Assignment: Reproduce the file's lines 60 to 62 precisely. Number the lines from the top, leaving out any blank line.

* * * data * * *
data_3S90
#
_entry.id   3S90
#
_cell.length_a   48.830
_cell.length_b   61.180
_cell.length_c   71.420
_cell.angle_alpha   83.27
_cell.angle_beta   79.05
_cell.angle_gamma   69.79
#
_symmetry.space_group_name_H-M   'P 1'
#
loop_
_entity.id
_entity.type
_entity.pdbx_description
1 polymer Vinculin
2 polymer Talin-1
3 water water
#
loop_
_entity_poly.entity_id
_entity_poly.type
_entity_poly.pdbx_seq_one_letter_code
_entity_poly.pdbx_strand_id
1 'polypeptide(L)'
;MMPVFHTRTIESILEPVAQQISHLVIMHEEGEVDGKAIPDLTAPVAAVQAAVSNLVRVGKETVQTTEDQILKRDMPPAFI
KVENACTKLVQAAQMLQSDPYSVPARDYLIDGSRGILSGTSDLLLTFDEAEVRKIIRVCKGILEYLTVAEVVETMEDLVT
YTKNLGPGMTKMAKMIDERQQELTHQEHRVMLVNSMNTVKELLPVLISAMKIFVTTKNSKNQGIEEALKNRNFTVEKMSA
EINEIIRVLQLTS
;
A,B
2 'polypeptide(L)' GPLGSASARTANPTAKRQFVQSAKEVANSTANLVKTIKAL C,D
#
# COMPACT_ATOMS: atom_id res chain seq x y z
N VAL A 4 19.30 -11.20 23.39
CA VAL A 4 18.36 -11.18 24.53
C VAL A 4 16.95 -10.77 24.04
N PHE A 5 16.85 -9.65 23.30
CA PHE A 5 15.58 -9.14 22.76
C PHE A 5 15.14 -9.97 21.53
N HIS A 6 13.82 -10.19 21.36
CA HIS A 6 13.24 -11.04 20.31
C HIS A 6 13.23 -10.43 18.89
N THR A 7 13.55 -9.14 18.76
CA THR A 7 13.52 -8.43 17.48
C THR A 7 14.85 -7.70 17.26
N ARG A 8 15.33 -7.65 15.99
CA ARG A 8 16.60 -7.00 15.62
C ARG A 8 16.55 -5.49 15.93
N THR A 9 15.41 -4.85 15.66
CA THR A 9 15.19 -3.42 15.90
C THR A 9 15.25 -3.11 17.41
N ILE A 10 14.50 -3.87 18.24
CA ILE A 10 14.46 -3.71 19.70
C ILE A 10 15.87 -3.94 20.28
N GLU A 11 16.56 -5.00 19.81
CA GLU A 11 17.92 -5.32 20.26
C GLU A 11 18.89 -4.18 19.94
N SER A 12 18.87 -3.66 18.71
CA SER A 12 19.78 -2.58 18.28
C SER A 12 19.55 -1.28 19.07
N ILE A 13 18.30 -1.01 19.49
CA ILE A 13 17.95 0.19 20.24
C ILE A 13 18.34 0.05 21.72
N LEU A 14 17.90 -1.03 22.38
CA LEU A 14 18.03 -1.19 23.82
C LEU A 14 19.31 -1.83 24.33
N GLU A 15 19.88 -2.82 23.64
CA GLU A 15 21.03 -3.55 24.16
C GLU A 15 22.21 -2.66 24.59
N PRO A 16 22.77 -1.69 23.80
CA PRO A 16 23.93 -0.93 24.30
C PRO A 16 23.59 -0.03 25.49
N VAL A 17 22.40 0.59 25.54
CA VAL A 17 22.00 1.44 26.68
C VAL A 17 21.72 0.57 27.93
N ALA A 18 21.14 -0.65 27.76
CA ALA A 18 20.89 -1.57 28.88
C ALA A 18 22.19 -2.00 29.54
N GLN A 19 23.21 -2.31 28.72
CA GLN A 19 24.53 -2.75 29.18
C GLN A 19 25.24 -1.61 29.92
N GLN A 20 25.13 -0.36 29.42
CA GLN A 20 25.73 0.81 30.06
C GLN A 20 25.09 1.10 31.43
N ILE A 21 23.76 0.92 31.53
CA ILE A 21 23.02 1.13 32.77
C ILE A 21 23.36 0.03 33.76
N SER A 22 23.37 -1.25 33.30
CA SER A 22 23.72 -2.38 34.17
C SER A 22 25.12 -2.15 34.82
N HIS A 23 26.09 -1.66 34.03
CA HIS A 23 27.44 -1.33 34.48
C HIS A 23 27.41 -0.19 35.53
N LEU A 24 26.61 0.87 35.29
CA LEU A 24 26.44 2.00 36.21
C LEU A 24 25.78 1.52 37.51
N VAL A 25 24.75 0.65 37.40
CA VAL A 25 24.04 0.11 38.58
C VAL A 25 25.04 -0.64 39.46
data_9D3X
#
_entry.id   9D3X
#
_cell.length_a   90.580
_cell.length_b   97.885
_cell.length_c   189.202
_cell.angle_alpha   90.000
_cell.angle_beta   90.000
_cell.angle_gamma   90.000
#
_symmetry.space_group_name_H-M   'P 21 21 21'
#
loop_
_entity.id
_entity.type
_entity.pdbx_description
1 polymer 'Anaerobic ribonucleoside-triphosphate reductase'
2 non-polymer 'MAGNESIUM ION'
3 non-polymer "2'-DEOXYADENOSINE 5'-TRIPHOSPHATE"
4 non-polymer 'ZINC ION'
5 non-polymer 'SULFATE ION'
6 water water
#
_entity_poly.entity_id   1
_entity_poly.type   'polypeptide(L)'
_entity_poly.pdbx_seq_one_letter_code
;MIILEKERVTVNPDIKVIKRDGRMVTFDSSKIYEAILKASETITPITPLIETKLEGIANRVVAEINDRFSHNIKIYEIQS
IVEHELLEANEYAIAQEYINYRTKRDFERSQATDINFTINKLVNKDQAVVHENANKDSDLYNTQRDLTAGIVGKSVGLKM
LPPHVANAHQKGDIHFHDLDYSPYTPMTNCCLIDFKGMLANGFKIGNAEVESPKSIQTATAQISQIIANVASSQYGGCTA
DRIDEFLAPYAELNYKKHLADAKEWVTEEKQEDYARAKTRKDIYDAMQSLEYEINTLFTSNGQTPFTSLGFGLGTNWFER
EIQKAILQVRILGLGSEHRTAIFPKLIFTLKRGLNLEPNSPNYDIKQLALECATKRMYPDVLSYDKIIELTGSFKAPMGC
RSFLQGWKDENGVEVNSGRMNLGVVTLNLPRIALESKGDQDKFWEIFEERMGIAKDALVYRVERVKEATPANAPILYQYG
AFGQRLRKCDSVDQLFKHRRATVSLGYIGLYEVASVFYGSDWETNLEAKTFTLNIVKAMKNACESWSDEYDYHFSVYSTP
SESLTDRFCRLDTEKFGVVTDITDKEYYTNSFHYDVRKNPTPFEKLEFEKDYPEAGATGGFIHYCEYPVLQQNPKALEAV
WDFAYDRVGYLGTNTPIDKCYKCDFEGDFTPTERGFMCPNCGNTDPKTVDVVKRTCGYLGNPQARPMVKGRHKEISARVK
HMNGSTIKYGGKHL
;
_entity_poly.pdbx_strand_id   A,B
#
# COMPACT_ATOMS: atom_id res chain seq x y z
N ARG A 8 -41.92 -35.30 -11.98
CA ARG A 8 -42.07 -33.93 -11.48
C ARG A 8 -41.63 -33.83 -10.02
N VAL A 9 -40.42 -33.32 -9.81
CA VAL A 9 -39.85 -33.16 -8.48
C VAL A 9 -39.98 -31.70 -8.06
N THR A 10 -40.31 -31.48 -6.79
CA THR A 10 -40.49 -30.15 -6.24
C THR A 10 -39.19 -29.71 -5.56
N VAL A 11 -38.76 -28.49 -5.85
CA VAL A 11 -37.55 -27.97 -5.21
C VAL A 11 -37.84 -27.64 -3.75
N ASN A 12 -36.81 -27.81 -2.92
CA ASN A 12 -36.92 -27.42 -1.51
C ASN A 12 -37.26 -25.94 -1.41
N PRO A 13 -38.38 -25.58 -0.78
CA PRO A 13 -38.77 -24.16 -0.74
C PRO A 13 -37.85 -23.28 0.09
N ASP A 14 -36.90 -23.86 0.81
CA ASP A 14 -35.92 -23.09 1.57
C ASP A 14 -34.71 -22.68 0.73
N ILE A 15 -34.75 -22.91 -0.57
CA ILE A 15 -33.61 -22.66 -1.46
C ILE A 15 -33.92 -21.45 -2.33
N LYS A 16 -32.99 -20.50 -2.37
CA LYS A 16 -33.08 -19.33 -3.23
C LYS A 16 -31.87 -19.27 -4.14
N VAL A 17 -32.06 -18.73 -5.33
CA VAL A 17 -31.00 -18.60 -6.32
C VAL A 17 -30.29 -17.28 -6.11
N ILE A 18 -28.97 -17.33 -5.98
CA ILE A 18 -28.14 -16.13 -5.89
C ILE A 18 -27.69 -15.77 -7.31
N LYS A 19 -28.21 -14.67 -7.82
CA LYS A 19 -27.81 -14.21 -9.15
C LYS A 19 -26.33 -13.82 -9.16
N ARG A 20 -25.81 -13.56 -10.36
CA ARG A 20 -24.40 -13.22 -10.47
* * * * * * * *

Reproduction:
C GLU A 11 18.89 -4.18 19.94
N SER A 12 18.87 -3.66 18.71
CA SER A 12 19.78 -2.58 18.28